- The Washington Times - Friday, July 4, 2008

Bob Estes dryly observed moments after he finished his opening round at the AT&T; National that he just played the game.

It turned out only one other player played it any better Thursday at Congressional Country Club.

Estes, who won the Kemper Open in 2002 for the last of his four career victories, shot a 4-under 66 and sits in a group of four players one shot in arrears of leader Steve Marino.

It was a welcome boost for a player who has made only seven cuts in 16 events this season and has only one top-10 finish in that span.

“I hit a lot of good shots, and I hit a lot of shots that weren’t so good,” Estes said. “I made some really good up-and-downs, one for par and one for birdie. It was just one of those rounds I didn’t get in too bad a trouble.”

It was a mostly uneventful day for Estes, who was 3 under at the turn but bogeyed No. 10. He rattled off a string of pars before sticking his approach at the 15th within four feet and then producing an up-and-down out of the bunker a hole later for another birdie.

That burst placed him in solid shape after one day - so long as he keeps playing the game.

“There’s lots of rough out there, lots of difficult greens and lots of difficult areas around the greens,” Estes said. “You just kind of accept what you get and do the best with what you get, and that’s what I did.”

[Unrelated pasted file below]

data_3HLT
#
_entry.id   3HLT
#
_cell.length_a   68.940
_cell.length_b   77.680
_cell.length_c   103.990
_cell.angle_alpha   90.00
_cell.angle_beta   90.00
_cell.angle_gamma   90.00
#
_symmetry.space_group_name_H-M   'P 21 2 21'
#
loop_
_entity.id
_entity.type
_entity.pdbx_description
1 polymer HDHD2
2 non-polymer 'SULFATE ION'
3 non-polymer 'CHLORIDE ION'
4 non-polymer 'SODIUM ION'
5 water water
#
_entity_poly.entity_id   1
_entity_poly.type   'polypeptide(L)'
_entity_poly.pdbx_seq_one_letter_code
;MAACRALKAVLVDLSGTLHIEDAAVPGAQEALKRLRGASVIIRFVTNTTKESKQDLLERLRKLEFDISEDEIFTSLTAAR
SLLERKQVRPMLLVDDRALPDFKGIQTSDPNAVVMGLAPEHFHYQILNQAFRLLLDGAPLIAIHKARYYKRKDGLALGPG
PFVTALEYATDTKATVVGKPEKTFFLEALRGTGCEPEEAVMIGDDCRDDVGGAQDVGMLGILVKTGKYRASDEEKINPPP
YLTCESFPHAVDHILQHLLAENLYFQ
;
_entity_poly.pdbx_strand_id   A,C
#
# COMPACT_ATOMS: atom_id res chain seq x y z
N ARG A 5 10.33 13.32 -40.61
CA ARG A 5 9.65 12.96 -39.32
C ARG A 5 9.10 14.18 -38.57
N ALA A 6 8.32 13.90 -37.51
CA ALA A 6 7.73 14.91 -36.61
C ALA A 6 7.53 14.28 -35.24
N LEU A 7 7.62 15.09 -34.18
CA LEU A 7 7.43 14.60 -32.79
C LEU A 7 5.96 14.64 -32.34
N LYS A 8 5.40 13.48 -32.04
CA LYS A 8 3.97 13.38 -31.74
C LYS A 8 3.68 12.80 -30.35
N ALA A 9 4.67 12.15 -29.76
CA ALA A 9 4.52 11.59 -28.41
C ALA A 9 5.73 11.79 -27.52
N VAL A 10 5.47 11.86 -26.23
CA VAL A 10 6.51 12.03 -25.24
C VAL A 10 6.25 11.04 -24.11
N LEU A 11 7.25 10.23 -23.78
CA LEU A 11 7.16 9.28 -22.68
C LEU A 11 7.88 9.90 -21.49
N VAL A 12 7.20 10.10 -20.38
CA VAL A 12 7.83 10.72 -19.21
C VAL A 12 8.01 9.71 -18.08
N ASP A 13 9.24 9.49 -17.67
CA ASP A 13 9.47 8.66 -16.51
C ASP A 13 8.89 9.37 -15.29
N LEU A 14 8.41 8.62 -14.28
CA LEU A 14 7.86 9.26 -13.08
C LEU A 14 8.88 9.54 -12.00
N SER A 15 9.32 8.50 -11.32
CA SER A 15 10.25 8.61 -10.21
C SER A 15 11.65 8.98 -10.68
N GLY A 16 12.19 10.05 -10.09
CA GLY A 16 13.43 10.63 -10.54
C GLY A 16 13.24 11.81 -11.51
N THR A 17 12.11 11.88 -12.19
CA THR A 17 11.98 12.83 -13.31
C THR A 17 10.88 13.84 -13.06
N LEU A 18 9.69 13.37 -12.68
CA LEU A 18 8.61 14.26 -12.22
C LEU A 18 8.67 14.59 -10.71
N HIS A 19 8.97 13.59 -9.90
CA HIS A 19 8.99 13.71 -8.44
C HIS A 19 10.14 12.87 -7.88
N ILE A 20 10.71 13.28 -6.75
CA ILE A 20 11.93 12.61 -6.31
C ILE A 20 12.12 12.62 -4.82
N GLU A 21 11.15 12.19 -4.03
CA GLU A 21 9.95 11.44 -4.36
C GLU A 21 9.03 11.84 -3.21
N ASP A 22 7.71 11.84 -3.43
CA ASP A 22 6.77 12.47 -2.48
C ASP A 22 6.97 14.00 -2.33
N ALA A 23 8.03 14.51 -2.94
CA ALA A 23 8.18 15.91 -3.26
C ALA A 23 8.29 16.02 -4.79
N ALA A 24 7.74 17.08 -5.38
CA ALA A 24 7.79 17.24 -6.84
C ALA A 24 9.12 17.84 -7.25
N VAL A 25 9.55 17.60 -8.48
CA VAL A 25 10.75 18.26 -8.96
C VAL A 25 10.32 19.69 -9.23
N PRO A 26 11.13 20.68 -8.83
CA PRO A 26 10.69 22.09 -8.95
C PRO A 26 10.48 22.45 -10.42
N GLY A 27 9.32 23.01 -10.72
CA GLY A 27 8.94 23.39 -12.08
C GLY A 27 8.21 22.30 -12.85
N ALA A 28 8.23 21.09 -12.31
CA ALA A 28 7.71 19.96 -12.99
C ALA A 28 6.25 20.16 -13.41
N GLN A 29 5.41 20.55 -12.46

Begay breaks out

Notah Begay III was probably among the most unlikely players in the 120-player field to shoot a 3-under 67 in the opening round.

Just ask him.

“It was one [heck] of a surprise for me, to be perfectly honest,” Begay said.

But there the 35-year-old was, in contention on the first day while playing only his fourth event of the season. Injuries helped derail Begay’s career, but he received a sponsor’s exemption this week for an event in which his old college teammate, Tiger Woods, is host.

Begay, who entered the week 241st on the money list, responded with a steady round. He sprinkled four birdies and a bogey - and despite his own shock, it had a chance to be even better.

“I hit quite a few fairways, and that’s what you have to do out here,” Begay said. “This course is very difficult from tee to green, and you have to hit some fairways and put the ball in the right spots on the greens. If you do, you’re going to hit some good putts. I could easily have shot 5 or 6 under today, [but] I missed several putts inside six feet.”

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